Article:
The glutes or ‘gluteus are a pretty important set of muscles. They play a key role in generating movement of the hip and thigh, preventing injury, right through to giving you nicely shaped rump. To get the glutes of your dreams, you have to train the three muscles Gluteus maximus,Gluteus medius and Gluteus minimus that make up your glutes and you have to train them hard.When it comes to Glute training, many guys don’t see the value in it. Females do, but purely for the wrong reasons.
Although training glutes will help transform the look of your backside (diet also helps). There are many other benefits to training besides aesthetics.Training your glutes regularly and properly will revolutionise your training.
We now know the biggest mistakes in the gluteal workout that most practitioners who fail to get results make, and try to avoid them in order to have that dream butt you want.
Doing Only Standing Glute Exercises For Your Gluteal Muscles
The big three exercises most people do to work their glutes are squats, deadlifts, and lunges. These compound exercises are effective for working the lower body, including the glutes, but they don’t target the gluteal muscles with as much precision as focused exercises you do lying on a bench or mat. Glute bridges, quadruped hip extensions, and hip thrusts are moves that specifically target the glutes – and, yes, they’re effective.
Low Volume Training
In addition to using lightweight, another big mistake in the buttocks training is to require some of the muscles. Train glutes only once a week, or do a few series with lightweight, will not provide you with the butt of dreams.In general, people add some glutes series in the final leg workout only as a “bonus”, but the truth is that for your gluteus grow is in your best interest to pay attention to the volume of gluteal workout.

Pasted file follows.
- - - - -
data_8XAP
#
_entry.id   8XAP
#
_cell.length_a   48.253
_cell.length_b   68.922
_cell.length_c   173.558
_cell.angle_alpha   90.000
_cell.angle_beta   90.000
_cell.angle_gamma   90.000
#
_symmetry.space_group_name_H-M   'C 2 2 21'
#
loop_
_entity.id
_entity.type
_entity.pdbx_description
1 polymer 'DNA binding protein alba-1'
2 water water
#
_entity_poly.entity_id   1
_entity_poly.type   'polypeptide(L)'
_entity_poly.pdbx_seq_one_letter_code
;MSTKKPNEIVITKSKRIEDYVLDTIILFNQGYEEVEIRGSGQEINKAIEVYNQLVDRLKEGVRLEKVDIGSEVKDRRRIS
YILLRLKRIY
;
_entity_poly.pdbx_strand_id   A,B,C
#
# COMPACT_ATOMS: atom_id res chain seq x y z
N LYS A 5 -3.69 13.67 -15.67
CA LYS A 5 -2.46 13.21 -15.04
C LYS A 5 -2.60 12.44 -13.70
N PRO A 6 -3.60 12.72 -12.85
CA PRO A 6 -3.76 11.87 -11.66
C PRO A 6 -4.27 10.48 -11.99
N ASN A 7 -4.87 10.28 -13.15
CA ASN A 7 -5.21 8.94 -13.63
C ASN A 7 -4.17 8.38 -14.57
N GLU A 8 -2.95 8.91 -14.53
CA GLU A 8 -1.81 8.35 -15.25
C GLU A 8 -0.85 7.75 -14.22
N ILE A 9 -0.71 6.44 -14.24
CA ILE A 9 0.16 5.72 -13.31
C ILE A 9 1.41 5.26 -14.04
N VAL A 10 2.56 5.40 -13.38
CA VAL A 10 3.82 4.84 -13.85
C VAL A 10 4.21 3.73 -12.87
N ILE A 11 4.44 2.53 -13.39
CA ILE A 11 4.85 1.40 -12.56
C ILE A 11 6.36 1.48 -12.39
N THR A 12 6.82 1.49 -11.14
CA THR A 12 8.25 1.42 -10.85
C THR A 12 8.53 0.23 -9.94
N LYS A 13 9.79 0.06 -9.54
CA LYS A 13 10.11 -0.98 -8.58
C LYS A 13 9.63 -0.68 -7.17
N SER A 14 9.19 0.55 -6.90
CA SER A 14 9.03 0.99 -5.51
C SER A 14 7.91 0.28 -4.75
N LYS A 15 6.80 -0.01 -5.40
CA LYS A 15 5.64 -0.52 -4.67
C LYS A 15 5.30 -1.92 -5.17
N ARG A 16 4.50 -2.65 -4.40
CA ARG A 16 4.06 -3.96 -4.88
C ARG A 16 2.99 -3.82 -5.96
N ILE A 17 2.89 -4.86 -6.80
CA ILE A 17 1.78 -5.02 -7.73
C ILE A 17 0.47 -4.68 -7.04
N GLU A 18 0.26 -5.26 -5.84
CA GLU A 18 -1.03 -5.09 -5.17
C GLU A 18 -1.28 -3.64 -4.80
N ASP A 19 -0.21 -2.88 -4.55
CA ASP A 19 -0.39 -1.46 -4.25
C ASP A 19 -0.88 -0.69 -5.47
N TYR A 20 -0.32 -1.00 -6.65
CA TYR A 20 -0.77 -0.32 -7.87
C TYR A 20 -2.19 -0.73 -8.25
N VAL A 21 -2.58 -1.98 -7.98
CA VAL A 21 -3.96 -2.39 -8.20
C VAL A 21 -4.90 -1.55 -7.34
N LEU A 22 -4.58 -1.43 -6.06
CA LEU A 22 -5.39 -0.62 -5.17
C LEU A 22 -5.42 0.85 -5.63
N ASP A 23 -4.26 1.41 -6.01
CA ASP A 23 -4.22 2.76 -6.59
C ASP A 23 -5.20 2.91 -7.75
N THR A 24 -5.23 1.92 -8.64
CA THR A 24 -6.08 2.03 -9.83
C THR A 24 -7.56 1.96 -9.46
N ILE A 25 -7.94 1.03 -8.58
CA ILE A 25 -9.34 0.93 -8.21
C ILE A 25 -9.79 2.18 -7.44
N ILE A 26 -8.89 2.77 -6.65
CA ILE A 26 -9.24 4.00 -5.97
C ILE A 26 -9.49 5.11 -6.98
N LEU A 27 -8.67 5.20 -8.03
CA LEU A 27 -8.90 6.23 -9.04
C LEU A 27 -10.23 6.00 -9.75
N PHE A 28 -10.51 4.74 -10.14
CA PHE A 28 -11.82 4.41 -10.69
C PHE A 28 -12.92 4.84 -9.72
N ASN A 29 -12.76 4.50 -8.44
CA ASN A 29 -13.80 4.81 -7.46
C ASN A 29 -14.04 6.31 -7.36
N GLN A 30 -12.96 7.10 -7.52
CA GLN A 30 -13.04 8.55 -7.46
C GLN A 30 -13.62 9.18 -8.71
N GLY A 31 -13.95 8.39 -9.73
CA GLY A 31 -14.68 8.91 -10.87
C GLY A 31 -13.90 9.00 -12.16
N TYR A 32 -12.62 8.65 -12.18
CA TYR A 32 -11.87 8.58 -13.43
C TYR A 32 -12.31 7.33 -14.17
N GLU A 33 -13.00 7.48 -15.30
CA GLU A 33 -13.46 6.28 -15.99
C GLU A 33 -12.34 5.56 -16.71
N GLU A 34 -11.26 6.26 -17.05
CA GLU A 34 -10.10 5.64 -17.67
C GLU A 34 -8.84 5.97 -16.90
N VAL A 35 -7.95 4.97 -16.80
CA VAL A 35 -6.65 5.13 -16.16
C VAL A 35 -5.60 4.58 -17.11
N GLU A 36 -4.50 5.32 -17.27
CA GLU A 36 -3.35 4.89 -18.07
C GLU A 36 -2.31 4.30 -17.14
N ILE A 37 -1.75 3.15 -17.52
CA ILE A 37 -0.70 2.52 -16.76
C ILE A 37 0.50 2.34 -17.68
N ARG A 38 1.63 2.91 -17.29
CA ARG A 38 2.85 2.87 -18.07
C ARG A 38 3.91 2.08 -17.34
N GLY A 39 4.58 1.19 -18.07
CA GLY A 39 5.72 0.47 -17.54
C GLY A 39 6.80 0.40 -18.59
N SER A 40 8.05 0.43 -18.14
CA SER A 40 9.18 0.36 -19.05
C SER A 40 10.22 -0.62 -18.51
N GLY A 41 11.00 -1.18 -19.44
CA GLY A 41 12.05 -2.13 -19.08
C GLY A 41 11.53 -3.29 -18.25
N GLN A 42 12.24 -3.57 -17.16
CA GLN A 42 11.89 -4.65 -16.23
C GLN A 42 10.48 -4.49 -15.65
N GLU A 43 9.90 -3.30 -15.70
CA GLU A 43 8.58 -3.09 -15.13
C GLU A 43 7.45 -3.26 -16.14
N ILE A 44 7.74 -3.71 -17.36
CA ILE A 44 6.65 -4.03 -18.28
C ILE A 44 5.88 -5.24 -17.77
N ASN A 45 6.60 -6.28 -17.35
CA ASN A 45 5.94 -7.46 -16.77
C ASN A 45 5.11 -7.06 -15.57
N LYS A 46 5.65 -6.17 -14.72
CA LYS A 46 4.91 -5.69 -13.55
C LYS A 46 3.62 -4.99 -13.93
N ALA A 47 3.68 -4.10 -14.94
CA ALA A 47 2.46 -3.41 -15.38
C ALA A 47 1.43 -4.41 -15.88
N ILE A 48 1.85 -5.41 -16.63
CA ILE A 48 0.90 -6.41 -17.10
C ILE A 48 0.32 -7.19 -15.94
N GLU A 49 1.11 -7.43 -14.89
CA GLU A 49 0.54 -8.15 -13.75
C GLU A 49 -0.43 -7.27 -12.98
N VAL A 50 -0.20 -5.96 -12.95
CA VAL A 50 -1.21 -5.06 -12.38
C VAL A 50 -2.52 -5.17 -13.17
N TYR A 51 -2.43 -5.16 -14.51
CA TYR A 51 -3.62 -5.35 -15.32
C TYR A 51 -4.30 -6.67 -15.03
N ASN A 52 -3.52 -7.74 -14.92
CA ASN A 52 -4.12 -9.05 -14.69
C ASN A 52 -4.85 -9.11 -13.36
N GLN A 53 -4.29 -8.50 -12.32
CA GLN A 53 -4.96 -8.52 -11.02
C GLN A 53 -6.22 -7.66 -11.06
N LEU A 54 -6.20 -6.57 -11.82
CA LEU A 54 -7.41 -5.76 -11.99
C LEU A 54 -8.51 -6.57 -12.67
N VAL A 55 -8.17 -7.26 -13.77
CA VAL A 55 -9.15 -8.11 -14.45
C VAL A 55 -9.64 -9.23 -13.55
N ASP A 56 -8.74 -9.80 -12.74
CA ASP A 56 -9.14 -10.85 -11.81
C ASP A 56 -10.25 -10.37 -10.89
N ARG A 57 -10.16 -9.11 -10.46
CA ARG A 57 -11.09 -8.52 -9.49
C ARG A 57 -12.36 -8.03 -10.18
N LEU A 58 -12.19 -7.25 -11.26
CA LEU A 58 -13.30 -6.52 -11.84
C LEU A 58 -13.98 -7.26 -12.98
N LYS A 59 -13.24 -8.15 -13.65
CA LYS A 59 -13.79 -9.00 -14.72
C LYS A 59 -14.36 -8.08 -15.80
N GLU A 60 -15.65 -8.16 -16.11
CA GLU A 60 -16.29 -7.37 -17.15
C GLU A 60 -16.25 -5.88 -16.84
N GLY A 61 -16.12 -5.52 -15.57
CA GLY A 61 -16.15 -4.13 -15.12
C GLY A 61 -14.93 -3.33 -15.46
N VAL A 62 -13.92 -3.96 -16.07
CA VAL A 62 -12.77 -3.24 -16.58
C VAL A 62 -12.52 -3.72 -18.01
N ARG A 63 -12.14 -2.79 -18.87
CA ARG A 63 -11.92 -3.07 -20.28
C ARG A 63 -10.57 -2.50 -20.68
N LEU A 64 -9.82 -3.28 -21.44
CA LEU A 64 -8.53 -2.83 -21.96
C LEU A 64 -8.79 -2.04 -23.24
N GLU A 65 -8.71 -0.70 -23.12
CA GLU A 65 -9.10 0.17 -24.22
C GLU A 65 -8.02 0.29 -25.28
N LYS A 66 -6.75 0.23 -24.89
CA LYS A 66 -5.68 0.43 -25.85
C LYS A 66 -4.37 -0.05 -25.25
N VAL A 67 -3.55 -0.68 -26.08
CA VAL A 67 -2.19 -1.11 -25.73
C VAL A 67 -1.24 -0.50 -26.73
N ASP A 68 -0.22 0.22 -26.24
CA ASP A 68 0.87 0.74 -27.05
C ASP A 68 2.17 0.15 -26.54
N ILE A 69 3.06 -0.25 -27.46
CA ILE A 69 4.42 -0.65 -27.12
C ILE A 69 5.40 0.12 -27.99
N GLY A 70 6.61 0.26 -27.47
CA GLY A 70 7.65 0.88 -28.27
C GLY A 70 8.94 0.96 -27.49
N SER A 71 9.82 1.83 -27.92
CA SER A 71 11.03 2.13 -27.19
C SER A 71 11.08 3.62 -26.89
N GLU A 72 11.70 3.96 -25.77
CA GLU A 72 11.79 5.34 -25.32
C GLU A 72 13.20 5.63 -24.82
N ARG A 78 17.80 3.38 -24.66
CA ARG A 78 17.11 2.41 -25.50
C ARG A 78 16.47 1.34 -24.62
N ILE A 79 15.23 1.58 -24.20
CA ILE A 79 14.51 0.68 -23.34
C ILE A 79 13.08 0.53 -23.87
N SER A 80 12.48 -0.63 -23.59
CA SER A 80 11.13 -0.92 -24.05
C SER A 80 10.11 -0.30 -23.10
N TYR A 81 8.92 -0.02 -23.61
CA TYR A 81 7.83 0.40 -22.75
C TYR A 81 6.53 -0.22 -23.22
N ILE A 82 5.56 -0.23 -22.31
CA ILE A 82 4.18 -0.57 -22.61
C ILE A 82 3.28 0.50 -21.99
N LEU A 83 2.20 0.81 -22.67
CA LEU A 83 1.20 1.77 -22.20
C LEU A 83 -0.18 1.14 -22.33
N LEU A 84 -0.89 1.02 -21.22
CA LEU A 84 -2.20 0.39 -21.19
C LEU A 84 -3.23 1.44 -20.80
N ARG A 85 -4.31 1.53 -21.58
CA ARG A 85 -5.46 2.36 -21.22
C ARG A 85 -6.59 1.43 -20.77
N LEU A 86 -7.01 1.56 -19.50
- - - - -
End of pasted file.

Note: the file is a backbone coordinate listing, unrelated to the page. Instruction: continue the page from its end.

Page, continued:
Starting Glute Training Days With Squats And Deadlifts
Most people will combine their leg and glute workout on the same day. That’s okay. However, if you’re main focus is on buttocks training; try starting with your glute exercises first. Research also seems to back up this concept. It turns out that if you’re training a group of different muscles, the order of the exercises is important in what specific outcome you’re looking to achieve.
Wanting to get more out of your back on a back and biceps day? Work the back muscles first. Same goes for glutes. The glute strength exercises come first.
Not Using Appropriate Weight Loads
Most newbies working out are simply robbing themselves of quality lower body and glute training by not using enough poundage. They are plagued by the fear of “heavy weight training builds bulk,” when NOTHING could be more wrong. Let us make it clear right now that muscle is not bulky. Muscle is lean, firm and tight. Fat, on the other hand, is bulky and squishy. There is absolutely no way possible that you will get bulky by working out with moderate to heavy poundage when training to build Lean muscle tissue. But, what you really need to understand is that using appropriate weight loads will not only build that round butt that you want, but it will also jack-up your metabolism. This is the most naturally anabolic effect you can get.